But that was the moment Christ came into my life. It was too heavy to bear, but I felt Christ had joined me. I was really alone, but these are decisive moments, because from then on anything becomes possible. Some people feel revenge and despair. As for me, I held Christ’s hand. The time seems long; but if Christ was acting faster, it would not be as deep. Eventually I discovered I was healed, in that I had faith in Christ. I still had all these wounds, but now I could grow, which I never could before.

It’s also a story of reconciliation—reconciliation with myself. We have two main commandments: God says, You shall love me with all your heart and soul; and you shall love others as yourself. It is difficult to love others when you don’t love yourself. I had to understand my flaws and limitations. It’s cleansing, it’s a grace when you can say to God, “Show me my sins.” This allows you to be purified. People have a wrong conception of Christ as judgmental, when actually, through grace, you can let your sins evaporate in the great love of God.

Still today I realize I have my flaws—vis-à-vis my wife in particular. It’s tough, because we don’t have the opportunity to speak together about it. I know it’s not possible for my wife to come back to me. At this stage I know it will not happen, but I do hope spiritually we’ll be able to reconcile and forgive each other, even if we won’t start a life together again. The love I had and still have for my wife, I am no longer able to express. It is a kind of transcendent love, though. My wife doesn’t want my love anymore, but I can give it to anyone I meet.

It’s important to understand at the beginning of married life that love entails deep suffering. My experience is painful, but I can find the Lord’s hand in it. Thanks to Christ, the wounds, the suffering inside of me, are the source of all my love. I’m not alone; I am part of a larger group of people who’ve experienced similar things. It’s a paradox, and often others don’t understand. I introduce myself, though, as being married, not divorced. You cannot be divorced if you’re not married, from a civil point of view. But marriage in the Lord says, “I take you as my wife for life,” and at the beginning of our life together, I said this. Just because my wife is unfaithful doesn’t change my decision to remain faithful. She probably would be happier if I would remarry. However, I did not take the decision to be faithful at the day of separation, but at the day of our marriage. I’m a married man! I’ve taken a decision to remain faithful.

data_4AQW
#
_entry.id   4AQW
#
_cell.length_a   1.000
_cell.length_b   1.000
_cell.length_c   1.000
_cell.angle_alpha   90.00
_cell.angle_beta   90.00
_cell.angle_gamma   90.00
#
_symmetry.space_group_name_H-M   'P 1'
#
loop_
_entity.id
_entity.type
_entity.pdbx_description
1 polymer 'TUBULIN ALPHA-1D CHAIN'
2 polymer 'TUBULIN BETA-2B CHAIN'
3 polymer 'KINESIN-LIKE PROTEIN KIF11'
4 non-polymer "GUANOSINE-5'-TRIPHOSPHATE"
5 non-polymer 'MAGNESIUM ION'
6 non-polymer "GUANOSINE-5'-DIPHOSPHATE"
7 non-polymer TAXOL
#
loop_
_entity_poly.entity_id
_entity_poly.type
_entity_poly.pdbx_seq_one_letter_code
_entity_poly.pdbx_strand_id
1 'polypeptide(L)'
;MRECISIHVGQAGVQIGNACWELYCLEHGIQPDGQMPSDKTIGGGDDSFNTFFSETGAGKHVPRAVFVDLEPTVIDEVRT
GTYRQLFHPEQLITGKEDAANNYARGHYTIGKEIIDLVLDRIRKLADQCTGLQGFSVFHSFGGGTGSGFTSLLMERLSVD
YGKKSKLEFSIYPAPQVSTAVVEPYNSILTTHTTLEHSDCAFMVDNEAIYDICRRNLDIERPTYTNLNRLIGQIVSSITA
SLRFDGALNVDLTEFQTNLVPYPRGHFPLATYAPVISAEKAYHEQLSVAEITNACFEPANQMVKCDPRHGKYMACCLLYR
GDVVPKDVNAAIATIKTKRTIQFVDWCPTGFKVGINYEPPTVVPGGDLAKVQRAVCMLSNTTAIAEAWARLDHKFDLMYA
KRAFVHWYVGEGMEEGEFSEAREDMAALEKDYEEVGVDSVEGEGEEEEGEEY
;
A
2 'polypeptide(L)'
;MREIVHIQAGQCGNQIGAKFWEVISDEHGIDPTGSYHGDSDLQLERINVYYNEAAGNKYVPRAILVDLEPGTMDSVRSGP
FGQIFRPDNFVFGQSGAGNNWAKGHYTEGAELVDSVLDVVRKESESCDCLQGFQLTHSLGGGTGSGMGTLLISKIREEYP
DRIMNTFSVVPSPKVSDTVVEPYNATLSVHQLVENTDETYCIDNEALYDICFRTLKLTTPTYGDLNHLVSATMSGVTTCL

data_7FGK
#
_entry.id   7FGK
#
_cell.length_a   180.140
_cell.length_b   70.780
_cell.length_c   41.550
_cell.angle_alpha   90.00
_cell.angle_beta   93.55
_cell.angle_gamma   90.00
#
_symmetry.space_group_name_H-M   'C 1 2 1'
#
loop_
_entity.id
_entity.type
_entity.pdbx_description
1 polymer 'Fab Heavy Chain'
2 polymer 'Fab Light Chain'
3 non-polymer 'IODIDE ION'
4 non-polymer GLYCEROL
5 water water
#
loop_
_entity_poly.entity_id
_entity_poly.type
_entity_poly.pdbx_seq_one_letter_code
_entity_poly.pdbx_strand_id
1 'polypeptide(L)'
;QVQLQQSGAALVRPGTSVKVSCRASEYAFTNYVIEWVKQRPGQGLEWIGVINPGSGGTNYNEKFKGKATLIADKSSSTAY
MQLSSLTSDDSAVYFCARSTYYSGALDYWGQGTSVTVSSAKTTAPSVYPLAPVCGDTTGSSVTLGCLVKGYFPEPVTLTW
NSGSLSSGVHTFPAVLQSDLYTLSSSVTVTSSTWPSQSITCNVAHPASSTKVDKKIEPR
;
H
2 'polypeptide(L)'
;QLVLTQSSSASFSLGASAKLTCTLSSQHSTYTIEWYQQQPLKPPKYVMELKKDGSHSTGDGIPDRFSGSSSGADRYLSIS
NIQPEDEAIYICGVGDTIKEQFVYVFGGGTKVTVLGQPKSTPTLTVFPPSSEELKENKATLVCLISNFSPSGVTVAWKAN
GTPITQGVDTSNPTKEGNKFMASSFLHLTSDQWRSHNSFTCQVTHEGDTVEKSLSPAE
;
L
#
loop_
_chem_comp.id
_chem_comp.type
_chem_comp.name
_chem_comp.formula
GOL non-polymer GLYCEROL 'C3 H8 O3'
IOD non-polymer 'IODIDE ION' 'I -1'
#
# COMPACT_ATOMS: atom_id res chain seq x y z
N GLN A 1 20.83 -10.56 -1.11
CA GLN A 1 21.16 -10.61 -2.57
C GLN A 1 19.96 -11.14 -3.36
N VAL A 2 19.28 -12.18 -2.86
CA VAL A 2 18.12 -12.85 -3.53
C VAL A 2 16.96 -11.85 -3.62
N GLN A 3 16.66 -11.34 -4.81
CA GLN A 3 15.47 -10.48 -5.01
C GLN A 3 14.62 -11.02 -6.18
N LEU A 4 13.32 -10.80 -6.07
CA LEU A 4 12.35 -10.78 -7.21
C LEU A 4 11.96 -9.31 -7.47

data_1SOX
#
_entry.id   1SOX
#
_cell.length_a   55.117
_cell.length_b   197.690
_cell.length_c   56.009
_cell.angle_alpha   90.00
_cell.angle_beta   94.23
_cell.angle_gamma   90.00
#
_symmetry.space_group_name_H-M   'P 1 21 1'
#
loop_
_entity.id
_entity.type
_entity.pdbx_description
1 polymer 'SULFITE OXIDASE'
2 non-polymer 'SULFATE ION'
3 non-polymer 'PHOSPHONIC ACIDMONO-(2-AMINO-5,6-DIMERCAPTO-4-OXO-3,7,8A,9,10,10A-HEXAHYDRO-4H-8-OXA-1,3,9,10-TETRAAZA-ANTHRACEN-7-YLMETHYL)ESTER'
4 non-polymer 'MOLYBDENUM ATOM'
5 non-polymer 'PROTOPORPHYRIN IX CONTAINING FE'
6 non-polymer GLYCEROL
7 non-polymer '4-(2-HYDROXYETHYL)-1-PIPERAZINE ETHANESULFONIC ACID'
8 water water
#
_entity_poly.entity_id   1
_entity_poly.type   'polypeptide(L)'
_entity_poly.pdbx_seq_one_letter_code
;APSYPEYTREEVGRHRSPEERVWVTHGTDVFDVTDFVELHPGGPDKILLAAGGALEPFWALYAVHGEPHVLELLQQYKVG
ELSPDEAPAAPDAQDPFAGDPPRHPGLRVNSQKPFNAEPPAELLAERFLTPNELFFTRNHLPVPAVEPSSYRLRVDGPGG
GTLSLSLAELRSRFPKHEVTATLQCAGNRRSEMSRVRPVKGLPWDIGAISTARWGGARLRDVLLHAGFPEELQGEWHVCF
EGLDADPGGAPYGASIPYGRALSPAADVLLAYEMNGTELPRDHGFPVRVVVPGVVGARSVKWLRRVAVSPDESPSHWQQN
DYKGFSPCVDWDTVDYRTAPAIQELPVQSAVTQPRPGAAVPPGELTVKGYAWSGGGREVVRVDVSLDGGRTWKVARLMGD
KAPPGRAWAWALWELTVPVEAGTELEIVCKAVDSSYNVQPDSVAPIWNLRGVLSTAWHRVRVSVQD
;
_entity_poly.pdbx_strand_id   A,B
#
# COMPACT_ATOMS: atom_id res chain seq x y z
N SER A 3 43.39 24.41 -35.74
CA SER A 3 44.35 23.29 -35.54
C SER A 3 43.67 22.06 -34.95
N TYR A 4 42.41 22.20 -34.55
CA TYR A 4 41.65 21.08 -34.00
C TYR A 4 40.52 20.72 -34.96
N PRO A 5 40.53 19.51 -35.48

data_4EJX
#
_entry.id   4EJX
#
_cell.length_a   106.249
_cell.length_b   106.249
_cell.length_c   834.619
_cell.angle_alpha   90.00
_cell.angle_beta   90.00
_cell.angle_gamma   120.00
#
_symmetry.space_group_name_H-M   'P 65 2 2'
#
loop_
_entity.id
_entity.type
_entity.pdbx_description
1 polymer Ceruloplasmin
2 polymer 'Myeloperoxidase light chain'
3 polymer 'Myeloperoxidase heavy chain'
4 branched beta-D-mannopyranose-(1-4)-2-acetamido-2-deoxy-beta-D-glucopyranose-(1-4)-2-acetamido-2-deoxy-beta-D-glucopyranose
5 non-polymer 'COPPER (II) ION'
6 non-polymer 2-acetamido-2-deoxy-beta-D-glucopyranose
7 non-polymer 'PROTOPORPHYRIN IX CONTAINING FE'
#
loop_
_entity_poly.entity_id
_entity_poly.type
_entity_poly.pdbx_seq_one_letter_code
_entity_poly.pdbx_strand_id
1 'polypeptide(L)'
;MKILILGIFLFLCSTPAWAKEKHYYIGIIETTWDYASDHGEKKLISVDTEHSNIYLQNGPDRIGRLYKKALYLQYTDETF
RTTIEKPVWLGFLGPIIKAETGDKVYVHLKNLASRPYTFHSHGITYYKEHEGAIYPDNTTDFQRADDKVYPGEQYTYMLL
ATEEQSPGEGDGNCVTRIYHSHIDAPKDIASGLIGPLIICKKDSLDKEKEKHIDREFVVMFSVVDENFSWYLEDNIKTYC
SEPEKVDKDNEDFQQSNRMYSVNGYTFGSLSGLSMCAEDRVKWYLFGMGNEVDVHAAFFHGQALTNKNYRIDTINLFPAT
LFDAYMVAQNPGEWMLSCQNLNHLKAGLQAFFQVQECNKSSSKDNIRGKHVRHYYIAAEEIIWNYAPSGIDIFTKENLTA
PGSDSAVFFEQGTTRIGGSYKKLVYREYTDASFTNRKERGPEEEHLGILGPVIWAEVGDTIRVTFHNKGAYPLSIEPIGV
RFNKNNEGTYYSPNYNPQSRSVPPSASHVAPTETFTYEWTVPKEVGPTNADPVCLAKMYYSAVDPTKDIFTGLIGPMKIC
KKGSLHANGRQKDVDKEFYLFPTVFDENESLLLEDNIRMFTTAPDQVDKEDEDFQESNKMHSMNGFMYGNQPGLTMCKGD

We have to remember that marriage is something God encourages. Young people today are afraid to make a commitment. They’d rather live alone, or live together with no commitment. Others have a civil marriage and hope to have a “nice life.” There is an attraction, but if it’s going to last, it needs something deeper. When you decide to get married before the Lord, you invite him to be present in you as a couple. You decide your love will be a sacrament. Such an alliance between a man and a woman in Christian marriage is extremely beautiful and a symbol of God’s love to us.

Today, in spite of all the suffering I have gone through—and I’m still suffering of course, because my wife lives with another man—there’s another aspect to my suffering: my wife has contributed to my salvation, because my love for her has led me to go beyond my capacities. The Lord says, “Forgive your enemies.” I’m not sure I can forgive yet, but I hope one day I can shake the hand of the man who lives with my wife.

When I married, I never imagined the path ahead. It’s certainly “the road less travelled”—but sometimes if the road is rough, it’s not that you’ve taken the wrong road. The Lord is there and can give grace.

Can you relate to this man’s experience? We invite you to share your own story, in brief, below.

For more on this topic, see our book Sex, God, and Marriage.

Wedding ring sitting on a Bible open to 1 Corinthians 13.